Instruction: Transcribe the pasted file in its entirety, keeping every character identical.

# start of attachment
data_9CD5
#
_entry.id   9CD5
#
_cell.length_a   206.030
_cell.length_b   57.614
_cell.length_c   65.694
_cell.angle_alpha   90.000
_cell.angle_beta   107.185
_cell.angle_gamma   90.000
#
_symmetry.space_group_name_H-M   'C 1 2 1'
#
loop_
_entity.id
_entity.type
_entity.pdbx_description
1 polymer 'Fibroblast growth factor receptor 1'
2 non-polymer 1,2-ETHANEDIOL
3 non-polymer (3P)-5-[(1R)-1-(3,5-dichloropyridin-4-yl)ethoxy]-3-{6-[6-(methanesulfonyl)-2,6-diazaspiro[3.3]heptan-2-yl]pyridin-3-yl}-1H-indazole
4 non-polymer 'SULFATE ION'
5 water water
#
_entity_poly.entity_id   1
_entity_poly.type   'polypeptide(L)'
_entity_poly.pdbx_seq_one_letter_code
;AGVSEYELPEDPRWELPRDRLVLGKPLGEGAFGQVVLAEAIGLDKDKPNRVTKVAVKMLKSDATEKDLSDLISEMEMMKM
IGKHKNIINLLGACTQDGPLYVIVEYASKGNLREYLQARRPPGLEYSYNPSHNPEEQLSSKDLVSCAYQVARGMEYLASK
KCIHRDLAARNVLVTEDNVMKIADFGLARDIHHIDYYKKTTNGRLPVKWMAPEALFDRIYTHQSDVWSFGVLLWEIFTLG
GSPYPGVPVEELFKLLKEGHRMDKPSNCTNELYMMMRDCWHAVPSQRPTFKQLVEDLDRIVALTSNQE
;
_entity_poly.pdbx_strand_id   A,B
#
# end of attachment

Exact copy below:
data_9CD5
#
_entry.id   9CD5
#
_cell.length_a   206.030
_cell.length_b   57.614
_cell.length_c   65.694
_cell.angle_alpha   90.000
_cell.angle_beta   107.185
_cell.angle_gamma   90.000
#
_symmetry.space_group_name_H-M   'C 1 2 1'
#
loop_
_entity.id
_entity.type
_entity.pdbx_description
1 polymer 'Fibroblast growth factor receptor 1'
2 non-polymer 1,2-ETHANEDIOL
3 non-polymer (3P)-5-[(1R)-1-(3,5-dichloropyridin-4-yl)ethoxy]-3-{6-[6-(methanesulfonyl)-2,6-diazaspiro[3.3]heptan-2-yl]pyridin-3-yl}-1H-indazole
4 non-polymer 'SULFATE ION'
5 water water
#
_entity_poly.entity_id   1
_entity_poly.type   'polypeptide(L)'
_entity_poly.pdbx_seq_one_letter_code
;AGVSEYELPEDPRWELPRDRLVLGKPLGEGAFGQVVLAEAIGLDKDKPNRVTKVAVKMLKSDATEKDLSDLISEMEMMKM
IGKHKNIINLLGACTQDGPLYVIVEYASKGNLREYLQARRPPGLEYSYNPSHNPEEQLSSKDLVSCAYQVARGMEYLASK
KCIHRDLAARNVLVTEDNVMKIADFGLARDIHHIDYYKKTTNGRLPVKWMAPEALFDRIYTHQSDVWSFGVLLWEIFTLG
GSPYPGVPVEELFKLLKEGHRMDKPSNCTNELYMMMRDCWHAVPSQRPTFKQLVEDLDRIVALTSNQE
;
_entity_poly.pdbx_strand_id   A,B
#